A cornucopia of interactive visualisations. You control the horizontal. You control the vertical. Networks, flocking, emergence, diffusion …it’s all here.
Browser implementations of Sol LeWitt’s conceptual and minimal art, many of which only exist as instructions like this:
Vertical lines, not straight, not touching, covering the wall evenly.
Hit this URL to give yourself a design constraint (or obstruction). Kind of like Brian Eno’s oblique strategies but with different categories of constraints: formal, methodological, and conceptual.
A good range of answers for this year’s question, overlapping a bit with 2011’s What scientific concept would improve everybody’s cognitive toolkit?
A brief history of space concept art—Norman Rockwell, Chesney Bonestell, Robert McCall, Pat Rawlings, David Meltzer …all the classics.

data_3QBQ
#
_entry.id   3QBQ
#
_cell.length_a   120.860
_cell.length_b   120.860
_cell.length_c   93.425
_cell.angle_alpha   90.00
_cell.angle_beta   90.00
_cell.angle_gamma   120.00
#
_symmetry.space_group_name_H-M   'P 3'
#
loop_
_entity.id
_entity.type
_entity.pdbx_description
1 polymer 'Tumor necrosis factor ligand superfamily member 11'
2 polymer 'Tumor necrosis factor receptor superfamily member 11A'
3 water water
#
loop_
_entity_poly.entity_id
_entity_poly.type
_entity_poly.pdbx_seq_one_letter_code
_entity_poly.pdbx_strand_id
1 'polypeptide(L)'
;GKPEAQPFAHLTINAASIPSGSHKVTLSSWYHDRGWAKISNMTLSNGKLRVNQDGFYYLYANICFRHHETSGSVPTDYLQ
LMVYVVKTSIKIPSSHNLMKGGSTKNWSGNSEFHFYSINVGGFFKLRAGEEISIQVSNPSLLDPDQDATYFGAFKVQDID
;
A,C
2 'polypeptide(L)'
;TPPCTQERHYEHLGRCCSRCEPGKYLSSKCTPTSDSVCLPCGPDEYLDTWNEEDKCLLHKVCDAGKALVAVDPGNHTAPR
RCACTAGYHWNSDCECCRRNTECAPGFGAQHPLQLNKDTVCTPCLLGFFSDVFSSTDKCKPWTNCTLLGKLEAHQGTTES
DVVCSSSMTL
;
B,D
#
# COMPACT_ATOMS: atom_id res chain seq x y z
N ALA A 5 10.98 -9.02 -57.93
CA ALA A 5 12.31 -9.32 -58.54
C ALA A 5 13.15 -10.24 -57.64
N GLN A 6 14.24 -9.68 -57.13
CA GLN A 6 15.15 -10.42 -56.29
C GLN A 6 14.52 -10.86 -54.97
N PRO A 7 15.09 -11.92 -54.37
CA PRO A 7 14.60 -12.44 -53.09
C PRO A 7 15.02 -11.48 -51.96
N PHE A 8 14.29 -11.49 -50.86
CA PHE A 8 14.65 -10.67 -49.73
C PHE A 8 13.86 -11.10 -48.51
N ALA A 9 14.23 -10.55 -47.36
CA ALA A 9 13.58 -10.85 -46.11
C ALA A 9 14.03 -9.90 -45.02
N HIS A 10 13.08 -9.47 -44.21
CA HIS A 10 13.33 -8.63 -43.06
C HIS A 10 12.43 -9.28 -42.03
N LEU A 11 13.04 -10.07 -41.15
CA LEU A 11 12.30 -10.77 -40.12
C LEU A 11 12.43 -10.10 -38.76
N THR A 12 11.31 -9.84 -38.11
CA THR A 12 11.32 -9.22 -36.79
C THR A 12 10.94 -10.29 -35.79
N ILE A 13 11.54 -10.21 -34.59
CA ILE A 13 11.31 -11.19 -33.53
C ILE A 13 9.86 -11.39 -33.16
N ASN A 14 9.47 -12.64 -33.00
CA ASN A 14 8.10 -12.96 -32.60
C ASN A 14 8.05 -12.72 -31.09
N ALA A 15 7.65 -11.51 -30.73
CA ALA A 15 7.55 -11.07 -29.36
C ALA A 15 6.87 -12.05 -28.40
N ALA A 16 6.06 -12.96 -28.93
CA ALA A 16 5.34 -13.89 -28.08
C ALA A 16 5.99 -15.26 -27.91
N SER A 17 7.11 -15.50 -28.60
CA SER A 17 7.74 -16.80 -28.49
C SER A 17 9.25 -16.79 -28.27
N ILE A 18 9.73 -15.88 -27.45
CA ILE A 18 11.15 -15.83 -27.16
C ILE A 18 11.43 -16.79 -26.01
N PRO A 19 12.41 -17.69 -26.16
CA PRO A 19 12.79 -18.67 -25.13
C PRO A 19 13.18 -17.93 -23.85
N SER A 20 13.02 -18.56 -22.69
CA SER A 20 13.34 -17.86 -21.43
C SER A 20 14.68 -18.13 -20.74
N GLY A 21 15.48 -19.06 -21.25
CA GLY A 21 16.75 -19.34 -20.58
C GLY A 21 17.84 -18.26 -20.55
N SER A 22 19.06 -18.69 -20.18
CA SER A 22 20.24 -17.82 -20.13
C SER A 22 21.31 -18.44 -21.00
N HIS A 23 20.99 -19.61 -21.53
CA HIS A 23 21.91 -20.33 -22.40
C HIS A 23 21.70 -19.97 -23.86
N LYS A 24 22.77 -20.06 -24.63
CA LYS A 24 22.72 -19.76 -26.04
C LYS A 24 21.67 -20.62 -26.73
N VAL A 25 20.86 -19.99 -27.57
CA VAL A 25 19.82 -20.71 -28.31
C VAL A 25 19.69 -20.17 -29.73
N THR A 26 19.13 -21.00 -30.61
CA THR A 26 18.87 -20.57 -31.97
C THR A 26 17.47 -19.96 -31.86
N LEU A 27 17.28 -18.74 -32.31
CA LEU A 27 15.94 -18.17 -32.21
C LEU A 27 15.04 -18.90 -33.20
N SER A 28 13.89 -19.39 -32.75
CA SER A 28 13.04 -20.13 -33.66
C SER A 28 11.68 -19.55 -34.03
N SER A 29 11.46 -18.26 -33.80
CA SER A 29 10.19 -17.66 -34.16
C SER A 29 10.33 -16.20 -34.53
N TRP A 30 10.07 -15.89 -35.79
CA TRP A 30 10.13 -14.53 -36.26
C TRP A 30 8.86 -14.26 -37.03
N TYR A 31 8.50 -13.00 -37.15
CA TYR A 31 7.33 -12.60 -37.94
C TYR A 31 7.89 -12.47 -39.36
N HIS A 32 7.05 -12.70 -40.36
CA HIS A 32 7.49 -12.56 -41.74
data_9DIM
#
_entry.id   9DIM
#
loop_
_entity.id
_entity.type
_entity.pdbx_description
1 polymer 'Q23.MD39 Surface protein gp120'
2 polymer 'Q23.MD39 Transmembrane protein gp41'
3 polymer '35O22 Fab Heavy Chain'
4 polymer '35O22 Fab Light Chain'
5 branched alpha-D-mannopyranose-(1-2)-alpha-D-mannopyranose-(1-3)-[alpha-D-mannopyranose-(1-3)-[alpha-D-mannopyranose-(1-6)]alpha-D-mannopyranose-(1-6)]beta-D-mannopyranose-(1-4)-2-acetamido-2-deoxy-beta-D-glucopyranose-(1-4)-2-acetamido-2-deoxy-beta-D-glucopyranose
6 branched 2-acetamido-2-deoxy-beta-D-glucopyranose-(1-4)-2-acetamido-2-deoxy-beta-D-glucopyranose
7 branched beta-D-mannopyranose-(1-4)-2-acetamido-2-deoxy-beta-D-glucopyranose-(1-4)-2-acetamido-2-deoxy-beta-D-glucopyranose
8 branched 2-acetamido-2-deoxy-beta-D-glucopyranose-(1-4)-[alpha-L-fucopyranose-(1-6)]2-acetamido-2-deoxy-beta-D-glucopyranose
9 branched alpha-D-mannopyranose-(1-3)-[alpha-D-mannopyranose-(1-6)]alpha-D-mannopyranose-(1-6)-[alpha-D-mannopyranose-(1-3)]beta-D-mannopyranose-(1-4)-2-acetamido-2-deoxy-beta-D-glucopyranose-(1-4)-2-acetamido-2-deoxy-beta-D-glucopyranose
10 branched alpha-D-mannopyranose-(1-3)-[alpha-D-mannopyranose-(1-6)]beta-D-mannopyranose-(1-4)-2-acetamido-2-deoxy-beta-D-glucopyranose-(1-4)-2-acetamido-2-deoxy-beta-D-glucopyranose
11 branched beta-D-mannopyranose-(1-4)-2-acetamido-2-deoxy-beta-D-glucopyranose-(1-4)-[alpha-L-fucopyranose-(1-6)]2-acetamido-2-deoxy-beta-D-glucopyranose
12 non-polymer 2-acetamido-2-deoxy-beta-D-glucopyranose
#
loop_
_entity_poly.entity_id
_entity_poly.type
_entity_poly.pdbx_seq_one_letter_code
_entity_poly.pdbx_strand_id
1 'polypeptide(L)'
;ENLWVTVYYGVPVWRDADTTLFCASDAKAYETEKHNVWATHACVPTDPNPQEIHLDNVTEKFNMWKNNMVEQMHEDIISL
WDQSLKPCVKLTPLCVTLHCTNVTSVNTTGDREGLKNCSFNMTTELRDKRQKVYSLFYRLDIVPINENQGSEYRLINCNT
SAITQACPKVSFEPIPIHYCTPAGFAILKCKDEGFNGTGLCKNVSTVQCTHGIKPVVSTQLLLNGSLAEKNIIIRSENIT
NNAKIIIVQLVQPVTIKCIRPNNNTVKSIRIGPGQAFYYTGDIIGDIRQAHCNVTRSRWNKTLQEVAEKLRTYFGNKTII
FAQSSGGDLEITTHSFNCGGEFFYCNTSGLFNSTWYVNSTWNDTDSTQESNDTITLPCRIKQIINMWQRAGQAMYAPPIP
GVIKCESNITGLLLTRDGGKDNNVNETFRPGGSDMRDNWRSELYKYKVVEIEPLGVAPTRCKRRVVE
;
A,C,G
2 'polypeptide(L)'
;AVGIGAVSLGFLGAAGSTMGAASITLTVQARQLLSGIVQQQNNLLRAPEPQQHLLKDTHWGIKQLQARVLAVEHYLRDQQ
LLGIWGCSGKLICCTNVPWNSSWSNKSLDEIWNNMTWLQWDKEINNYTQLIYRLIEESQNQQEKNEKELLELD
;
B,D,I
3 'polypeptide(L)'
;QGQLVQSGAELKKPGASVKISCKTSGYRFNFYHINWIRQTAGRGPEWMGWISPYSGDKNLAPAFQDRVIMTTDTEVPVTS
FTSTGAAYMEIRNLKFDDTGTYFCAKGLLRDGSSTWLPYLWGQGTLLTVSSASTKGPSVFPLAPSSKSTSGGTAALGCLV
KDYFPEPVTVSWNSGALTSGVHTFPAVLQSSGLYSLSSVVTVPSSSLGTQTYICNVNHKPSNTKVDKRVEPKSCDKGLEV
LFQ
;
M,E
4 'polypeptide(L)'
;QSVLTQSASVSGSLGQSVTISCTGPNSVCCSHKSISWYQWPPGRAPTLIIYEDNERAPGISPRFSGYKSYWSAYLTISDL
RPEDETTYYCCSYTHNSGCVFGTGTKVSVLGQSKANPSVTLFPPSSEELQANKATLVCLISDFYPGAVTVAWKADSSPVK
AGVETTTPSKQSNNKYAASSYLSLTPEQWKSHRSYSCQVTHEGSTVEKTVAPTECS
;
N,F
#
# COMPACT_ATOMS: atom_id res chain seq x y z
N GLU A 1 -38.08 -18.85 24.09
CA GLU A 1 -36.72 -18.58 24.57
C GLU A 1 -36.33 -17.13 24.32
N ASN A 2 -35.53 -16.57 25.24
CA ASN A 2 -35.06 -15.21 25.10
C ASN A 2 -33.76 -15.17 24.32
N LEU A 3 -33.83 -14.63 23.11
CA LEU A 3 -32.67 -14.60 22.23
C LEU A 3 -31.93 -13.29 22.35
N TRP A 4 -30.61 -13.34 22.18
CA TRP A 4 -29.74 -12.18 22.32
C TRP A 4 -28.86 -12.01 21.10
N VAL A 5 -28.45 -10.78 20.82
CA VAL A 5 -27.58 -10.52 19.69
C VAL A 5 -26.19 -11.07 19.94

A concept browser from Yandex that takes an interesting approach to URLs: on the one hand, hiding them …but then putting them front and centre.
But the main focus of this concept browser is to blur the line between browser chrome and the website it’s displaying.
A wonderful collection of misconceptions, often the result of being myzelled when young.
A masterplan for the moon as a global cemetery. Launch the ashes of your loved ones to the moon (leaving the buckyball container in lunarstationary orbit). Given enough ashes and enough buckyballs, the result is a fertile surface and a atmosphere-trapping layer of fullerine. Terraforming via recycled humans.
Or, if that’s too long-term for you, you can buy a scale-model moon jewel.
Among the proposed projects from the Shimizu corporation are a space hotel, giant lakes in the desert, and a ring around the moon to harness solar energy.
Past predictions of the future in concept videos.
Possibly the least imaginative concept video ever made, this piece commissioned by Blackberry shows a dystopian near-future ruled by security departments run by people with very, very tired arms.
An online animated spaceship and experimental aircraft art magazine. Gorgeous.
A proof of concept browser from Adaptive Path together with Mozilla Labs. This must have been fun to work on.
Reznor had stepped into a new kind of interactive fiction, one where players don't just passively consume the story.